Bountiful man faces federal arson charge in Salt Lake apartment fire
Scott G Winterton, Deseret News
SALT LAKE CITY — When asked why he did it, the man accused of causing a four-alarm fire in downtown Salt Lake City told investigators, "Maybe I wanted to see the fire department."
A federal arson charge was filed Wednesday against Dustin Jay Bowman, 33, of Bountiful. Bowman is accused of intentionally setting a fire on Feb. 9 that destroyed a 64,000-square-foot apartment building under construction at 540 E. 500 South, causing an estimated $6 million in damage.
When interviewed by investigators, Bowman said he was at the construction site smoking Spice when he lit a crumpled piece of cardboard on fire and tossed it under a bathtub that was enclosed in a cardboard box and leaning against a wooden wall, according to the federal complaint.
"Bowman claimed if he intended to start a fire, then it was only to start a small fire, perhaps involving one or two apartments," the complaint stated.
Arson investigators confirmed that the fire started in a first floor apartment on the south end of the building.
Burning embers from the fire also damaged the roof of the nearby Smith's grocery store. The business suffered additional damage when it rained and water went through the damaged roof into the store, according to the federal charge.
The dental offices next to the construction site also suffered "substantial water and smoke damage," the report states.
Based on surveillance video gathered from nearby businesses, investigators believe Bowman first arrived at the construction site about 5:22 p.m on Feb. 9. By 5:45 p.m., a surveillance video camera recorded Bowman walking along 500 South away from the building, according to charging documents. At 5:46 p.m., smoke began rising from the building, according to the complaint.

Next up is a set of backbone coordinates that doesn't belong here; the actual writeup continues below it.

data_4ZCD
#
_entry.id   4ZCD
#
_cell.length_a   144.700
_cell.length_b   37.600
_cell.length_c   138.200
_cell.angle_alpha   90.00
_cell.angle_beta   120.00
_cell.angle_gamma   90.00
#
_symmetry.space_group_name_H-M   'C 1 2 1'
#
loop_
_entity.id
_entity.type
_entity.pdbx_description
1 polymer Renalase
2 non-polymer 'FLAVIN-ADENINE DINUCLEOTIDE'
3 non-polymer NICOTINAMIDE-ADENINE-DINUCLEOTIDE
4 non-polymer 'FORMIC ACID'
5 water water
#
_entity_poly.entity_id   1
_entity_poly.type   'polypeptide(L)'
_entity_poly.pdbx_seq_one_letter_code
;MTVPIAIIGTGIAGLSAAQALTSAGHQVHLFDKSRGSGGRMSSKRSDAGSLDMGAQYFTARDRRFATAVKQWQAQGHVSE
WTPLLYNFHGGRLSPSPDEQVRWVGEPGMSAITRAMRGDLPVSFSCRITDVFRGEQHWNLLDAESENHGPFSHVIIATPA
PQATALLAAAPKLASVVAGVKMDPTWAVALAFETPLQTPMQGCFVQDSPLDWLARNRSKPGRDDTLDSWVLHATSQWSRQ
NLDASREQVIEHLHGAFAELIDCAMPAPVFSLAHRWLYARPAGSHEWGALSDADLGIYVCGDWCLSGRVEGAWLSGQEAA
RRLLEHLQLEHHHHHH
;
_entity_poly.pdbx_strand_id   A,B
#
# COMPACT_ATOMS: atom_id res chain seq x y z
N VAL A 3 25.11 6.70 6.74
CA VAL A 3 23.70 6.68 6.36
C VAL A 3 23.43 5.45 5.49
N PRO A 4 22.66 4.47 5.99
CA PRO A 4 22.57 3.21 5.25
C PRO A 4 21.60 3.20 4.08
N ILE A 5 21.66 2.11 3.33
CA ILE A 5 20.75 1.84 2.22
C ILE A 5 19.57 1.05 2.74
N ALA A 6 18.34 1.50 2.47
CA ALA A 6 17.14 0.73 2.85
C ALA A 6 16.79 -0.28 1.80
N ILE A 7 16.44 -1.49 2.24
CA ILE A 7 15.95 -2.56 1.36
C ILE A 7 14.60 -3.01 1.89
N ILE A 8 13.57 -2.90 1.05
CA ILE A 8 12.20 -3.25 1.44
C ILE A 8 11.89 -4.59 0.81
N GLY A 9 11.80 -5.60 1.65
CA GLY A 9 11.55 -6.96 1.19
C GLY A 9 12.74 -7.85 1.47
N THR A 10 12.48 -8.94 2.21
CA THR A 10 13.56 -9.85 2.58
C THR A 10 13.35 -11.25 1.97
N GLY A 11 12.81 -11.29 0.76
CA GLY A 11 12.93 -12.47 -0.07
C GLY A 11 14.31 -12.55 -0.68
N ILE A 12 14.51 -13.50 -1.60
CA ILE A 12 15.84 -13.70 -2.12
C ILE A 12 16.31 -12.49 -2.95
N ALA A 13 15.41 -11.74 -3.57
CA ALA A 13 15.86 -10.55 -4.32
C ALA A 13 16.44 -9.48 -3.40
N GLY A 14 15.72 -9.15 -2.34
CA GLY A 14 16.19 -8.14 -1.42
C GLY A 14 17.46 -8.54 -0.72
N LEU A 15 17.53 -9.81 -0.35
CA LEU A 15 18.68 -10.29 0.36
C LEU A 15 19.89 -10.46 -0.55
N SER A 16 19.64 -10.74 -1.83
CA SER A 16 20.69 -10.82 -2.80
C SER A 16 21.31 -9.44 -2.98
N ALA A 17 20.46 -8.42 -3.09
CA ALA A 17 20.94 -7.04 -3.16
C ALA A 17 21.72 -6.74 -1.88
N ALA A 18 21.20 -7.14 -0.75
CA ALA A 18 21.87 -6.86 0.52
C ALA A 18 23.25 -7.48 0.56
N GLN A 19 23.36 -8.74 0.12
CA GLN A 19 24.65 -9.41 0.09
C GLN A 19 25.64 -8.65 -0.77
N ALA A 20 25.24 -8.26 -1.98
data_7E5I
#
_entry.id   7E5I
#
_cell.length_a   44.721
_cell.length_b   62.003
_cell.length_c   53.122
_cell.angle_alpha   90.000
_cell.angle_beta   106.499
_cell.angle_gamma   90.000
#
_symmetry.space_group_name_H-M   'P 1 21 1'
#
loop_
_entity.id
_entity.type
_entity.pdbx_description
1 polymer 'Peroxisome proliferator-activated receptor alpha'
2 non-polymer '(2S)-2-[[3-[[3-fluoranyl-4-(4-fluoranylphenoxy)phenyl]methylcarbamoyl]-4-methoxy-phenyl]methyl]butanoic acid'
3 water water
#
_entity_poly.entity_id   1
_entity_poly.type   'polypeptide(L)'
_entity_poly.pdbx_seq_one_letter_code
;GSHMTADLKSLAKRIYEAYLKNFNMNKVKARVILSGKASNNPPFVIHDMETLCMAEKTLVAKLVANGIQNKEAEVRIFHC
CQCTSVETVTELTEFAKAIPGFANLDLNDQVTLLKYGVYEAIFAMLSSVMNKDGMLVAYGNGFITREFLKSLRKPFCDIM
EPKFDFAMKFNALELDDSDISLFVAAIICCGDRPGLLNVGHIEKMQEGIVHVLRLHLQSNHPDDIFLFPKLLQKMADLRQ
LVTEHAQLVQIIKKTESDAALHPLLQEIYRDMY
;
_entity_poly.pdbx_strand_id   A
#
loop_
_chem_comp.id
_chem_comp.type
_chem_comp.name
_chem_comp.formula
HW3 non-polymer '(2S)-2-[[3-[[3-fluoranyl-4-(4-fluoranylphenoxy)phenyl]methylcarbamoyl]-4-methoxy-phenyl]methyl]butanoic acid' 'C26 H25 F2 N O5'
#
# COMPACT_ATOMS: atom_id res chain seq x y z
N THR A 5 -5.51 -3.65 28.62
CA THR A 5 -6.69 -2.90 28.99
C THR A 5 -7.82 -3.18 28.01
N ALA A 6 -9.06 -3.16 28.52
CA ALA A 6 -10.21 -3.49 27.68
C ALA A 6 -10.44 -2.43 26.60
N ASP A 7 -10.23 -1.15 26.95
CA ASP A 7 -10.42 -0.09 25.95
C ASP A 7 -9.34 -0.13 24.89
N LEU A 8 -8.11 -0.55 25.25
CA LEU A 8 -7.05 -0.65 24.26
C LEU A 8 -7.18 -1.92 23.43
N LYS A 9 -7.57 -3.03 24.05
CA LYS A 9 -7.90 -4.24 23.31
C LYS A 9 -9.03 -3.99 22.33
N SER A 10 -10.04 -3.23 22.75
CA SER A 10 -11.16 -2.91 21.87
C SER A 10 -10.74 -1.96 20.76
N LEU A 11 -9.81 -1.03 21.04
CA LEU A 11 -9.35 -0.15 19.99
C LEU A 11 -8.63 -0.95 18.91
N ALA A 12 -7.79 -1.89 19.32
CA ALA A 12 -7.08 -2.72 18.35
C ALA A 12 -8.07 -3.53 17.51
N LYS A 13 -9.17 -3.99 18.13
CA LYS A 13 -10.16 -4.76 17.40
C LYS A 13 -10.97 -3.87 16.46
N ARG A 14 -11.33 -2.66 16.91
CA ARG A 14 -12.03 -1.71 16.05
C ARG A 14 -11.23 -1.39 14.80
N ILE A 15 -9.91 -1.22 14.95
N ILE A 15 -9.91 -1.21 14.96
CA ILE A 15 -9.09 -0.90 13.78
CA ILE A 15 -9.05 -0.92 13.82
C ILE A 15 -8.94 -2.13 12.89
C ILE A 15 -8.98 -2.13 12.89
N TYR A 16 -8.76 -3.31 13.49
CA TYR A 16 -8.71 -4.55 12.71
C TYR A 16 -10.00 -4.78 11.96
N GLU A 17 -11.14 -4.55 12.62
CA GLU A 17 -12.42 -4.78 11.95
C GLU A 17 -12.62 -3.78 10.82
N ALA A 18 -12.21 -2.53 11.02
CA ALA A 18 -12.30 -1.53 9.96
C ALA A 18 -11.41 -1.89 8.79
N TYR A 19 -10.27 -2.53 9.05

On Feb. 13, an investigator from the Bureau of Alcohol, Tobacco, Firearms and Explosives interviewed the electrician foreman of the construction project. The foreman brought one of his electricians with him, who happened to be Bowman, court documents state. The two were then shown the surveillance video.
"The electrical foreman remarked that the person in the video resembled Bowman," according to the complaint.
Bowman hesitated and denied it was he, even though the investigator also noted there was a resemblance.
"Bowman appeared anxious when confronted with his resemblance to the suspect in the video," the complaint stated.
Later that night, Bowman texted the ATF agent and said he had information about the video that he could not share earlier, according to the charging documents. The next day, Bowman met with investigators and told them he went to the construction site to smoke Spice but did not enter the building under construction, the complaint stated.
He then claimed he had grabbed a pile of insulated wire and set a piece of cardboard on fire and had "intended to burn the insulation off the wire so he could sell the copper for scrap. According to Bowman, the fire got out of control and he was unsuccessful at stomping it out," according to the federal complaint.
But investigators determined that Bowman's story and the evidence did not match up. On Feb. 15, they him again and placed him under arrest after he told them about wanting to see the fire department.
Prior to his arrest, on what appears to be his Facebook page, Bowman posted three photos labeled "downtown fire aftermath" the day after the blaze and included a link to a news story about it.
"Guess I'm not working Monday," one post states. "New House apartment complex construction burnt down. Anybody want to hire an electrician for a day or two? Maybe the boss has some temp power to hook up somewhere or something. Can't really afford a day off."
Bowman was scheduled to make an initial court appearance on Thursday. If convicted, he faces a mandatory five years in federal prison and could serve up to 20 years.
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